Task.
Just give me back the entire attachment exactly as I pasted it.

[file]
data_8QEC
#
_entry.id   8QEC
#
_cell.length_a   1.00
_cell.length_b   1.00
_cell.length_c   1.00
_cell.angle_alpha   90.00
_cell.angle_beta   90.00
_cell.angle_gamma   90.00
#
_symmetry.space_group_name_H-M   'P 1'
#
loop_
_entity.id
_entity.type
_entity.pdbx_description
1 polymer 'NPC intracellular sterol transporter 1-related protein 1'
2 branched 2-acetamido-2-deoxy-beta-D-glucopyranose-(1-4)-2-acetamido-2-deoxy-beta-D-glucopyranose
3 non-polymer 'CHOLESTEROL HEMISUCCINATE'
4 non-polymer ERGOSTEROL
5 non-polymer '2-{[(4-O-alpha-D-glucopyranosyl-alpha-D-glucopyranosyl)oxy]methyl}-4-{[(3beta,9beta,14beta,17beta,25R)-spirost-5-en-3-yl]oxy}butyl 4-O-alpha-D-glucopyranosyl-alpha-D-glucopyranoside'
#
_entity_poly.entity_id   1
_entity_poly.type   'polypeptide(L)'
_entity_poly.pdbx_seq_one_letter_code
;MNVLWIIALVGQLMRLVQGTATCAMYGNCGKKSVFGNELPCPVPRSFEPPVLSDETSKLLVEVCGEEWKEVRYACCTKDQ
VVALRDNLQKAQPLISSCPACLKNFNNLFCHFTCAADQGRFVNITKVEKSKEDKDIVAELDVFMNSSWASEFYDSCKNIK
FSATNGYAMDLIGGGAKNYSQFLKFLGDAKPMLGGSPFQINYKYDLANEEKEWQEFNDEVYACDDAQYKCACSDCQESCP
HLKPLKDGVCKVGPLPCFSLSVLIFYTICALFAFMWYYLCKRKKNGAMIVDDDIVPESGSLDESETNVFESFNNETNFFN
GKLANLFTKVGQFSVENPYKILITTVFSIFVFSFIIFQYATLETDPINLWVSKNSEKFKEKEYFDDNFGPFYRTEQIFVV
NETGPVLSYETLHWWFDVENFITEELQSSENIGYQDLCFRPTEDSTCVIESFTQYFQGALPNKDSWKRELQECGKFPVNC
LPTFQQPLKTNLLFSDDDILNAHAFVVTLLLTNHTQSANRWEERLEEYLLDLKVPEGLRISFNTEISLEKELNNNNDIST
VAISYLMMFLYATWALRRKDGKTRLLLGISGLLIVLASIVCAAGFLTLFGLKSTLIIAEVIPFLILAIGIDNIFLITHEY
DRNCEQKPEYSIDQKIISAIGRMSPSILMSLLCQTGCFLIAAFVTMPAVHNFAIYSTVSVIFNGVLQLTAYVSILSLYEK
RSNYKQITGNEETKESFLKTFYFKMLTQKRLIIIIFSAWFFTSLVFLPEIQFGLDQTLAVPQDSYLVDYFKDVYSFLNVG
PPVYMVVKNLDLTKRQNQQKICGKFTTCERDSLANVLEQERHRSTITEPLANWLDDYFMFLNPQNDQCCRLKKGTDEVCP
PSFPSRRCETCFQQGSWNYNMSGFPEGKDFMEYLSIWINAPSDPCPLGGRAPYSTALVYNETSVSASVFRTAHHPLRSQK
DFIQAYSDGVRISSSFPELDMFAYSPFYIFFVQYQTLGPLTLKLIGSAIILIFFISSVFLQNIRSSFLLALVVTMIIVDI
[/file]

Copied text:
data_8QEC
#
_entry.id   8QEC
#
_cell.length_a   1.00
_cell.length_b   1.00
_cell.length_c   1.00
_cell.angle_alpha   90.00
_cell.angle_beta   90.00
_cell.angle_gamma   90.00
#
_symmetry.space_group_name_H-M   'P 1'
#
loop_
_entity.id
_entity.type
_entity.pdbx_description
1 polymer 'NPC intracellular sterol transporter 1-related protein 1'
2 branched 2-acetamido-2-deoxy-beta-D-glucopyranose-(1-4)-2-acetamido-2-deoxy-beta-D-glucopyranose
3 non-polymer 'CHOLESTEROL HEMISUCCINATE'
4 non-polymer ERGOSTEROL
5 non-polymer '2-{[(4-O-alpha-D-glucopyranosyl-alpha-D-glucopyranosyl)oxy]methyl}-4-{[(3beta,9beta,14beta,17beta,25R)-spirost-5-en-3-yl]oxy}butyl 4-O-alpha-D-glucopyranosyl-alpha-D-glucopyranoside'
#
_entity_poly.entity_id   1
_entity_poly.type   'polypeptide(L)'
_entity_poly.pdbx_seq_one_letter_code
;MNVLWIIALVGQLMRLVQGTATCAMYGNCGKKSVFGNELPCPVPRSFEPPVLSDETSKLLVEVCGEEWKEVRYACCTKDQ
VVALRDNLQKAQPLISSCPACLKNFNNLFCHFTCAADQGRFVNITKVEKSKEDKDIVAELDVFMNSSWASEFYDSCKNIK
FSATNGYAMDLIGGGAKNYSQFLKFLGDAKPMLGGSPFQINYKYDLANEEKEWQEFNDEVYACDDAQYKCACSDCQESCP
HLKPLKDGVCKVGPLPCFSLSVLIFYTICALFAFMWYYLCKRKKNGAMIVDDDIVPESGSLDESETNVFESFNNETNFFN
GKLANLFTKVGQFSVENPYKILITTVFSIFVFSFIIFQYATLETDPINLWVSKNSEKFKEKEYFDDNFGPFYRTEQIFVV
NETGPVLSYETLHWWFDVENFITEELQSSENIGYQDLCFRPTEDSTCVIESFTQYFQGALPNKDSWKRELQECGKFPVNC
LPTFQQPLKTNLLFSDDDILNAHAFVVTLLLTNHTQSANRWEERLEEYLLDLKVPEGLRISFNTEISLEKELNNNNDIST
VAISYLMMFLYATWALRRKDGKTRLLLGISGLLIVLASIVCAAGFLTLFGLKSTLIIAEVIPFLILAIGIDNIFLITHEY
DRNCEQKPEYSIDQKIISAIGRMSPSILMSLLCQTGCFLIAAFVTMPAVHNFAIYSTVSVIFNGVLQLTAYVSILSLYEK
RSNYKQITGNEETKESFLKTFYFKMLTQKRLIIIIFSAWFFTSLVFLPEIQFGLDQTLAVPQDSYLVDYFKDVYSFLNVG
PPVYMVVKNLDLTKRQNQQKICGKFTTCERDSLANVLEQERHRSTITEPLANWLDDYFMFLNPQNDQCCRLKKGTDEVCP
PSFPSRRCETCFQQGSWNYNMSGFPEGKDFMEYLSIWINAPSDPCPLGGRAPYSTALVYNETSVSASVFRTAHHPLRSQK
DFIQAYSDGVRISSSFPELDMFAYSPFYIFFVQYQTLGPLTLKLIGSAIILIFFISSVFLQNIRSSFLLALVVTMIIVDI